Meaning of The Name Refer to themselves as “Haudenosaunee” which means “People of the Longhouse,” or more accurately “They Are Building A Longhouse”. It implies that the nations of the League should live together as families in the same longhouse. French translation of the word irinakhoiw, a Huron name for the Haudenosaunee, meant “black snakes” or “real adders”. French linguists translated the Algonquian word hilokoa as “killer people.”
Formation of The League Members of the League speak Iroquoian languages that are distinctly different from those of other Iroquoian speakers. The Iroquois League was established prior to major European contact. According to tradition the League was formed by the efforts of 2 men, Deganawida (The Great Peacemaker) and Hiawatha. The nations who joined the league were the Seneca, Onandaga, Oneida, Cayuga, and Mohawk. Once the infighting ceased among the tribes, the became one of the strongest forces in 17th and 18th century North America.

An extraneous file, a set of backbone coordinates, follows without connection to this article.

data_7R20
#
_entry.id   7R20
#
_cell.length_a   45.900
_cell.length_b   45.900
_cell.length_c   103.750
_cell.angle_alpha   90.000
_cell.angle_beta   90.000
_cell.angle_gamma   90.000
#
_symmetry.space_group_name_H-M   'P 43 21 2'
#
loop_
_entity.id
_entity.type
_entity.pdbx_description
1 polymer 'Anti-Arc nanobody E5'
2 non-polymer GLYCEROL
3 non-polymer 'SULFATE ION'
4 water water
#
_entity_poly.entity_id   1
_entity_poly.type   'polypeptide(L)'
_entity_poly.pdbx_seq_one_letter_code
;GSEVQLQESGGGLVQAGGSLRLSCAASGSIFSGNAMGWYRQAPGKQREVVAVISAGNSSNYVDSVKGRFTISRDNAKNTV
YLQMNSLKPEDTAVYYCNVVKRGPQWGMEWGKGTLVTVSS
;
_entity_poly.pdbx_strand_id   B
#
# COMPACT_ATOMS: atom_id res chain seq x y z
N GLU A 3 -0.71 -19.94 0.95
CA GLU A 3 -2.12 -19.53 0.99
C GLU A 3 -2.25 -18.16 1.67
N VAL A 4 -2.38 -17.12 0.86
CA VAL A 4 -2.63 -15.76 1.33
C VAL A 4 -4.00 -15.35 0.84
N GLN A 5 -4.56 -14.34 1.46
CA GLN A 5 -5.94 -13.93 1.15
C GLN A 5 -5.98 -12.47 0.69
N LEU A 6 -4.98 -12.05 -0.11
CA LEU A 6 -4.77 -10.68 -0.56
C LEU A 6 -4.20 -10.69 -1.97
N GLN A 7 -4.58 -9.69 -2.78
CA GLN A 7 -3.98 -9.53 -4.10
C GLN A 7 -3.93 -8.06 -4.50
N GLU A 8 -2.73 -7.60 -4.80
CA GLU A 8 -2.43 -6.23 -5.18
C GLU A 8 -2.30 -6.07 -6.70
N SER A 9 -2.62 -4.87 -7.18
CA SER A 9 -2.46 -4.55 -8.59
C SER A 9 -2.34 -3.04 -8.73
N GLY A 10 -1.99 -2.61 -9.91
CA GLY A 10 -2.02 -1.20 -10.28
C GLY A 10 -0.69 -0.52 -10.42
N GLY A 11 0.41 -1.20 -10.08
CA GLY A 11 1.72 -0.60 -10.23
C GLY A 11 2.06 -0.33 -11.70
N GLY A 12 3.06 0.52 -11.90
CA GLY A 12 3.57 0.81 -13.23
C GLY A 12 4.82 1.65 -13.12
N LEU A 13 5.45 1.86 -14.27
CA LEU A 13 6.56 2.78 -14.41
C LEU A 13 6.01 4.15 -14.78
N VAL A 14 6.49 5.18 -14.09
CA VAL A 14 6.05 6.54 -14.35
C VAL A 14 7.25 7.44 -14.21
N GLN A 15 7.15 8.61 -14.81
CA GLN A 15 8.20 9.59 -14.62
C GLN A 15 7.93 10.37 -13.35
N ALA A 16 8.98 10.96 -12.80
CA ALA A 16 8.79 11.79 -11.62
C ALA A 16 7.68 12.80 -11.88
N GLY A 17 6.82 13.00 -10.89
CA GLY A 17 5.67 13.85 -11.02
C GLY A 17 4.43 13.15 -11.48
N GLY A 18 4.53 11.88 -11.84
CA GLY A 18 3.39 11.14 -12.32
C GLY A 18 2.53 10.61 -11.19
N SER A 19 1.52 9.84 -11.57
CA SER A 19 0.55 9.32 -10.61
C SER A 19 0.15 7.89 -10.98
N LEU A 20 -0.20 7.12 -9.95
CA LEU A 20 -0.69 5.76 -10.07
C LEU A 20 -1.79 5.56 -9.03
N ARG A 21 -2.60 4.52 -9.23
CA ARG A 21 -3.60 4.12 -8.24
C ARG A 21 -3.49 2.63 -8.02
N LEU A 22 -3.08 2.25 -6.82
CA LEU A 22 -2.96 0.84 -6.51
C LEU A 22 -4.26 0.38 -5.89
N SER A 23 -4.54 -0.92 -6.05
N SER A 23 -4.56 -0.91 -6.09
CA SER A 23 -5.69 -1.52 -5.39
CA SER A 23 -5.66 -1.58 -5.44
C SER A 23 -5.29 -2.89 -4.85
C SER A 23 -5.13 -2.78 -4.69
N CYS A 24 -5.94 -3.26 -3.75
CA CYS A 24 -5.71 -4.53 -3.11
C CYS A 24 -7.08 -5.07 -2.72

Beaver Wars 1609 the League engaged in the Beaver Wars with the French and their allies the Huron. The wars were a way to control the lucrative fur trade. 1628, The Mohawks defeated the Mahicans to gain a monopoly in the fur trade with the Dutch at Fort Orange, New Netherland. The Mohawks would not allow the Canadian Indians to trade with the Dutch.